Trends in the utilisation of aged care services in Australia, 2008-2016

Jyoti Khadka, Catherine Lang, Julie Ratcliffe, Megan Corlis, Steven Wesselingh, Craig Whitehead, Maria Inacio

Research output: Contribution to journalArticle

1 Citation (Scopus)

Abstract

Background: Aged care support services in Australia are delivered through home care packages, permanent residential care, respite care and transition care. This study aimed to determine age and gender specific incidence rates of aged care service utilisation in Australia between 2008-09 and 2015-16. Methods: This is a population-based epidmiological study of people accessing aged care services in Australia. The trends and characteristics of people (over the age of 65 years old) accessing aged care services in Australia were evaluated, using data (2008-09 and 2015-16) from the Australian Institute of Health and Welfare and Australian Bureau of Statistics. The yearly utilisation incidence rates (per 1000 people) per service type were calculated and changes in incidence rate ratios (IRR) of service utilisation for the study period were estimated using Poisson regression models. Results: The proportion of older Australians aged ≥65 years who used aged care services remained similar between 2008-09 (5.4%, N = 208,247) and 2015-16 (5.6%, N = 248,669). However, the incidence use of specific services changed during the study period. Specifically, admissions into permanent residential care decreased (from 23.8/1000 people in 2008-09 to 19.6/1000 in 2015-16, at a IRR of 0.84/year, p < 0.001) but increased for transition care (from 4.3/1000 in 2008-09 to 6.6/1000 in 2015-16, at a IRR of 1.57/year, p < 0.001) and home care packages (from 8.04/1000 in 2008-09 to 12.0/1000 per 1000 in 2015-16, at a IRR of 1.52/year, p < 0.001). Between 2008-09 and 2015-16, the greatest changes in IRR were observed in males aged 80-89 years accessing transition care (IRR = 1.68/year, p < 0.001). A higher proportion of people aged between 80-89 years (≥45%), females (≥60%), Australia born (≥ 60%) and English speakers (≥80%) used all the service types. Conclusions: Patterns of service utilisation for aged care services changed over the study period with a decrease in incidence of individuals accessing permanent residential care but increased for other service types. This finding reflects changes in attitudes regarding ageing in place and policies. These findings are helpful to inform key stakeholders on service planning to further improve quality of the aged-care services in Australia.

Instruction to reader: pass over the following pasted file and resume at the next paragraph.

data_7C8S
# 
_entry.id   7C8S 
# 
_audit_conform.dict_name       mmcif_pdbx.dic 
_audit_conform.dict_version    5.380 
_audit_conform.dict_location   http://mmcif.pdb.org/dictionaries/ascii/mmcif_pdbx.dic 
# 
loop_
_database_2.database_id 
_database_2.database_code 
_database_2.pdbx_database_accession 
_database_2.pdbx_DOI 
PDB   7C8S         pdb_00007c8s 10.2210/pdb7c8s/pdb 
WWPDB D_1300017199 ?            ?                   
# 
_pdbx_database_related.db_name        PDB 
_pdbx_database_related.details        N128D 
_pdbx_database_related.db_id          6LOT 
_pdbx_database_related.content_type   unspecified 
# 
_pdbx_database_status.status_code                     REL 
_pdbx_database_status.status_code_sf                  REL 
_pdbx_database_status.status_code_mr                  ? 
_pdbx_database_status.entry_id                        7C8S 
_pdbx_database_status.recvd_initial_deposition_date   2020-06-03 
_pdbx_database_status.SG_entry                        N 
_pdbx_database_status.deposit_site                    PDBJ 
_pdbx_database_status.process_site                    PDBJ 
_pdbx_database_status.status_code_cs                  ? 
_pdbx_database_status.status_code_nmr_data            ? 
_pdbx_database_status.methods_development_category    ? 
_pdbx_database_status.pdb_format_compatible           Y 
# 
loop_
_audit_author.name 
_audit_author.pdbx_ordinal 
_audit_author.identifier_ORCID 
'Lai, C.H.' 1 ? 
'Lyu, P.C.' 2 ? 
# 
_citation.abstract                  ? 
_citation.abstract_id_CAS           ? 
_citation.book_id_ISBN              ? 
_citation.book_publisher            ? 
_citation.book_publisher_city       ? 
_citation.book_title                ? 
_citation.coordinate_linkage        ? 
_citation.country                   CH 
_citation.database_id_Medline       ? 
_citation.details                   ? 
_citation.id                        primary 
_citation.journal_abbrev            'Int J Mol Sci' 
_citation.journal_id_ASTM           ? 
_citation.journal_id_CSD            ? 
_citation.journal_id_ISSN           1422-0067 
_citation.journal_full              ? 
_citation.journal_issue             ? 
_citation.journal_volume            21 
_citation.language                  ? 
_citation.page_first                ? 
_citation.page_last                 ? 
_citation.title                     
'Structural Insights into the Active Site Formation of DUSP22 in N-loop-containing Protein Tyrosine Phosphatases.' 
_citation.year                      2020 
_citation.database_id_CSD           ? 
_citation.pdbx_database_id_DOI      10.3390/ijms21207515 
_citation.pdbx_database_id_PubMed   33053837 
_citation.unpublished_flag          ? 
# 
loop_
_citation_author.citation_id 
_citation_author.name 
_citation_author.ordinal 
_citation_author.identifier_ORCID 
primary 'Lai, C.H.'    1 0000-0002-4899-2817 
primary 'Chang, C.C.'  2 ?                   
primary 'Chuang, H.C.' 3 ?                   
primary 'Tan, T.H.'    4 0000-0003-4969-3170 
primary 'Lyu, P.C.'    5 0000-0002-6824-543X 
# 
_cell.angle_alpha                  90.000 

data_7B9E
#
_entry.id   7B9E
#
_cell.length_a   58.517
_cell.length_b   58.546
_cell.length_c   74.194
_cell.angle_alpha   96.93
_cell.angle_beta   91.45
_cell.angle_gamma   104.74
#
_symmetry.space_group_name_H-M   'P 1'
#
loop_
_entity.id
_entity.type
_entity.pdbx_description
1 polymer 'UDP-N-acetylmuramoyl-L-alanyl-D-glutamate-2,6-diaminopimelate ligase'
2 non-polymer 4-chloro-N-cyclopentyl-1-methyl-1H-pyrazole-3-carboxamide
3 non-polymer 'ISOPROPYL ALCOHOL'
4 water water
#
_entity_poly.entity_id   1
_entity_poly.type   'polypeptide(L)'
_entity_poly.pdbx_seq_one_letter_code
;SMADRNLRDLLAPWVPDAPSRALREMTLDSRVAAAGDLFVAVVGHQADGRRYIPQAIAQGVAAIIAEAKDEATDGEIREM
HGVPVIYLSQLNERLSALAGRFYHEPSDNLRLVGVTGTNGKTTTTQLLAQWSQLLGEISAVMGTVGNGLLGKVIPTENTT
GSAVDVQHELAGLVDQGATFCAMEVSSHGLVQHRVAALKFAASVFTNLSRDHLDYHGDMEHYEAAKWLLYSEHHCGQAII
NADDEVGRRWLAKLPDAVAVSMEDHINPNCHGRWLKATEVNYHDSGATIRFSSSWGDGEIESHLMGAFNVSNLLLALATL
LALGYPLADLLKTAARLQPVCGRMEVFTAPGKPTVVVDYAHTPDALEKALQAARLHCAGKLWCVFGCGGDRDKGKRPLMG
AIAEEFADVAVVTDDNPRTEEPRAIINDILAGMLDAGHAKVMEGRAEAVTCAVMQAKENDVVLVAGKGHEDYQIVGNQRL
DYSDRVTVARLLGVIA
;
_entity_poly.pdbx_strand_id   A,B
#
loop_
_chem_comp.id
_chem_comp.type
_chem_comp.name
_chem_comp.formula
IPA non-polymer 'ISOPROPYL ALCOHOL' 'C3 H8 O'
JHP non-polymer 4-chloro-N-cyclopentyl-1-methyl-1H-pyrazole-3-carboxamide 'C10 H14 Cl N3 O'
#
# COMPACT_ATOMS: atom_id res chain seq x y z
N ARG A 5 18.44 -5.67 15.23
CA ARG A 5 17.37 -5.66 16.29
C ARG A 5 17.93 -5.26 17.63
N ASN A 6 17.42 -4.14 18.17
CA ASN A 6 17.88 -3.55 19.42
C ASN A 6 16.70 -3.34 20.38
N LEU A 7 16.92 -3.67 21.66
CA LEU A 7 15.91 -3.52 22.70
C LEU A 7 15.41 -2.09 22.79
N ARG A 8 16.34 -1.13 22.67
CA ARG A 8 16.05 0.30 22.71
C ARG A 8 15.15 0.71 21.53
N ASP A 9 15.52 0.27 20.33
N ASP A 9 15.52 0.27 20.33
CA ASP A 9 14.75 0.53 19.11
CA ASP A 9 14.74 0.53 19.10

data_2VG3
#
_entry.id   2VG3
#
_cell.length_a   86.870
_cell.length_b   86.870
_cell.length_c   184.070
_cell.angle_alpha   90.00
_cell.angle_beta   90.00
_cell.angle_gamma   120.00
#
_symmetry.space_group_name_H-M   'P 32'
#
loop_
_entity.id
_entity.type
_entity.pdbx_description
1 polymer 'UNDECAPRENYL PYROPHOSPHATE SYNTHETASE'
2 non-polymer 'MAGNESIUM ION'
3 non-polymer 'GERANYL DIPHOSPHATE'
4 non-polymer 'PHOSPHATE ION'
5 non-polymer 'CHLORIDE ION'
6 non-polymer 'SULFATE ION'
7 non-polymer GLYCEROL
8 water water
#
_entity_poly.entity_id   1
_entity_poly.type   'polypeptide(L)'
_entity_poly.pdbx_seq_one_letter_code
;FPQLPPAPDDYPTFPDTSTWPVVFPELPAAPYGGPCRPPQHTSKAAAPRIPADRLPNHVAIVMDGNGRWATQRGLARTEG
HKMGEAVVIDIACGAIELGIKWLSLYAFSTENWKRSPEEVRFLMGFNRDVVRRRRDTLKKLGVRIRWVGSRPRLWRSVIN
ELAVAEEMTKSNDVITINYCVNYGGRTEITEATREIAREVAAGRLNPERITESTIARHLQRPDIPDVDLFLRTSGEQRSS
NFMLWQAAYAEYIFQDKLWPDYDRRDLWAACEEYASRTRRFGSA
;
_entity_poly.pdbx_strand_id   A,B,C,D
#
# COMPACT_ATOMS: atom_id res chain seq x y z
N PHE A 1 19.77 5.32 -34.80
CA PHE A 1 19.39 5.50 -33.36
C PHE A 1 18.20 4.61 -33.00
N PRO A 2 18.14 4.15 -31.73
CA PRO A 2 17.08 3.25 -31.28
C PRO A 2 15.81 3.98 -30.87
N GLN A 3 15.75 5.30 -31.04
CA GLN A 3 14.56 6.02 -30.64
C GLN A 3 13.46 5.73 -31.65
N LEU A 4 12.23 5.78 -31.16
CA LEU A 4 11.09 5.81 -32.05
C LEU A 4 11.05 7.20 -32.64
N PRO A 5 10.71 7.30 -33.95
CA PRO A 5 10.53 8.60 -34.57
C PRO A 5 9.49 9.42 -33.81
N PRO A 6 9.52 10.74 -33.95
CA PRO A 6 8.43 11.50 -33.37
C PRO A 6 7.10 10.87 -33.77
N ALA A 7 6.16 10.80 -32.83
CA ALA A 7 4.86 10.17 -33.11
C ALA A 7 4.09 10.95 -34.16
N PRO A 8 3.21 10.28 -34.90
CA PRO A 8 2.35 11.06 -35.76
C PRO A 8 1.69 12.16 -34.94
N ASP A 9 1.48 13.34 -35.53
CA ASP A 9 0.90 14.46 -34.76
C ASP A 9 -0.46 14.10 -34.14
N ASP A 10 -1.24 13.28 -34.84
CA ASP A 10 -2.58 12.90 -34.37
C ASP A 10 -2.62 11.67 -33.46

LanguageEnglish
Article number213
JournalBMC Geriatrics
Volume19
Issue number1
DOIs
Publication statusPublished - 6 Aug 2019

Keywords

  • Aged care
  • Home care
  • Incidence rate
  • Permanent residential care
  • Respite care
  • Transition care
  • Utilisation

ASJC Scopus subject areas

  • Geriatrics and Gerontology

Cite this